"I suppose the name Carriker is Irish though? I thought I was mostly British in ancestry but found out that I am mostly western European, 44% French and German; however, there is 33% Irish and 19% Great Britain. Interesting. I have always responded so strongly to photos of Great Britain. Wish we could time travel sometimes."
I responded to Burnetta's intriguing observations:
"The fact is, traveling to England often feels to me the way it is for American families going to Ohio or Kansas, because we spend most of our time driving around in a rental car visiting cousins and elderly relatives, and sleeping on foreign futons. You can see how jaded I have become!

"So it was kind of nice to hear it from your perspective and tap back into the historical magic and not take it so for granted. I must say, assembling the photo albums always helps me reclaim some of the literary romance of the country! Just before we left for England, one of my neighbors in Indiana said, 'You were so smart to marry a Brit!' I said, 'I know!'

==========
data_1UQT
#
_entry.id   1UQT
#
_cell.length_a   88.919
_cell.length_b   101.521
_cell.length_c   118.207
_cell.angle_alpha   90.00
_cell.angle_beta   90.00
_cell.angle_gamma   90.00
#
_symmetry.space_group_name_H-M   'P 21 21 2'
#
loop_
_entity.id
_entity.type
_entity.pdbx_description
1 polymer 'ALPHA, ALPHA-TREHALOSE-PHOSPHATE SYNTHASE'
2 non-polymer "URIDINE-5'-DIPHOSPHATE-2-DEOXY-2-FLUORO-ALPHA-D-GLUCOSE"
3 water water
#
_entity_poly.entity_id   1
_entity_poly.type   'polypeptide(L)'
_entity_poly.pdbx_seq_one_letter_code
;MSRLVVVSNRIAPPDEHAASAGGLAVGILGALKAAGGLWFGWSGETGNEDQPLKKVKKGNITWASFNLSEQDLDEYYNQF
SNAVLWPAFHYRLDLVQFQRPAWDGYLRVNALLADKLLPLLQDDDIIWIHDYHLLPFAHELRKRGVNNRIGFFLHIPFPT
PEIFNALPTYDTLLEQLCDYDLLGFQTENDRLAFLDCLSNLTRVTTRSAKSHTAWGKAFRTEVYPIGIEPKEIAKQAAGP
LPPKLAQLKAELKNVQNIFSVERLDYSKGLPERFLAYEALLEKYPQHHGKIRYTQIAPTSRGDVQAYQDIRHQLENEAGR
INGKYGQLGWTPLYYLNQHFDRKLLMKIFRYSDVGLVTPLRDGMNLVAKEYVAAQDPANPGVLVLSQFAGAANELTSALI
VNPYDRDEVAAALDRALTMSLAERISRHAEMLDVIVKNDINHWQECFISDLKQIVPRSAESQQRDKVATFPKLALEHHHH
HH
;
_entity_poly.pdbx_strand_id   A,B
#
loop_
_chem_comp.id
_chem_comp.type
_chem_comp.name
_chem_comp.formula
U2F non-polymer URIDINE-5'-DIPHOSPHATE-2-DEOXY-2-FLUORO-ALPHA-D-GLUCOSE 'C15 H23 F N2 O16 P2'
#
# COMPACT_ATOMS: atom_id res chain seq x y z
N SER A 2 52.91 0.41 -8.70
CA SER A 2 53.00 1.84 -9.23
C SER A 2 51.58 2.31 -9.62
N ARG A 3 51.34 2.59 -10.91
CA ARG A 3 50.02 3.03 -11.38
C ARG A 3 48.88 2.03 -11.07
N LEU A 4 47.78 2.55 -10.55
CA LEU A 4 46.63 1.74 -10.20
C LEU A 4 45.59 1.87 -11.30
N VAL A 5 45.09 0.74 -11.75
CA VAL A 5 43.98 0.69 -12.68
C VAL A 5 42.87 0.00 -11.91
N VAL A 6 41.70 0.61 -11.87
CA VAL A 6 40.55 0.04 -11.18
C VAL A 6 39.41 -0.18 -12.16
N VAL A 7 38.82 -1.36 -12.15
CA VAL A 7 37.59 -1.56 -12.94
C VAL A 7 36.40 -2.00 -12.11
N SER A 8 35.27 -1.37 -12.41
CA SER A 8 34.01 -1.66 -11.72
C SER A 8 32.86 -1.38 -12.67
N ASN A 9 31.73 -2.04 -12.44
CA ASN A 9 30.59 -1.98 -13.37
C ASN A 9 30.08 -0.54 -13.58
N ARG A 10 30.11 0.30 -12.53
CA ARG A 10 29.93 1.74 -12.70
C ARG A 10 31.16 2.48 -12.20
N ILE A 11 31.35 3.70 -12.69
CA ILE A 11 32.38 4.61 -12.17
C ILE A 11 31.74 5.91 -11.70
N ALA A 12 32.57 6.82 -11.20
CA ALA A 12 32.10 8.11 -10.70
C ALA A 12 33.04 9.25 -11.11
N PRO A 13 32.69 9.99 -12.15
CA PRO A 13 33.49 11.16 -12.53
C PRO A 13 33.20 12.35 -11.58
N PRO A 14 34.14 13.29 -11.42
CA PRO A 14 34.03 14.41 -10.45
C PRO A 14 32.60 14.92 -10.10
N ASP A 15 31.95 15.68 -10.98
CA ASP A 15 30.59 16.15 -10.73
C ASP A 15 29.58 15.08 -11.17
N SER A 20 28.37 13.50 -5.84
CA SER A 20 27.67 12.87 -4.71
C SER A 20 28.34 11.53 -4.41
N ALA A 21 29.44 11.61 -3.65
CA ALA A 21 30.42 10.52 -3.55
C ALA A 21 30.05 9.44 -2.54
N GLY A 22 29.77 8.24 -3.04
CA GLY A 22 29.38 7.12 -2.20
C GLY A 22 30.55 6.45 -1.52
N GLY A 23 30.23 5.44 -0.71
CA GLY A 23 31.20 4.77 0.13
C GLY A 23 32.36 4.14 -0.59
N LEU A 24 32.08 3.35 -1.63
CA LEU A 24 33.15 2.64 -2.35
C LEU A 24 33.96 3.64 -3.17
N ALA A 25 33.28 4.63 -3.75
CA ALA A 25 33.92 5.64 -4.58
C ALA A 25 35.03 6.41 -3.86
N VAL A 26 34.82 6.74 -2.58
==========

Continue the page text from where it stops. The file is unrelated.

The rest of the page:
"As for ancestors, you're right, I don't have any from England that I know of. Most are from Ireland and Germany and some from Sweden and Switzerland."
Regardless of our genetic ancestry, I think what Burnetta and I feel in our bones is the literary lineage of all the English novels we have ingested over the years, filling our hearts and heads with visions of a British Christmas Past.

Friday, January 12, 2018

Wishing You Were Here

This year's calendar captures highlights from our Easter Break trip to England last April (except where otherwise noted). So even as we look forward to a year of new adventures in 2018, we will be remembering fondly our family visits of 2017, wishing we were there!
(photo from October 2016)
The Magical Wishing Well at Auntie Jan's

Tulips in Rosanne & Ron's Front Yard

Wrought Iron Re - finishing on the Crosby Waterfront

Easter Bunny at Auntie Tina's

The Ladies: Rosanne, Tina, Amy, Ella, Lucy

Dinner at the Sparrowhawk, Near Formby

Visiting the Bristow Family at Worth Hall Lodge

Lunch at the The Crooked Billet, Near Reading

Auntie Margaret's Back Garden Pathway


(photo taken October 2016)
Autumnal Blooming Gaura, South of England

(photo taken October 2016)
On the Little Crosby Footpath

A Game of Chess at Auntie Jan's

Everyday Custom & Ceremony ~ 2012
Mona's Clothes ~ 2012
Moons of Wintertime and Beyond ~ 2013
Never Quite the Same ~ 2014
Homes That We Love ~ 2014
814 ~ Where It Was Almost Always Christmas ~ 2015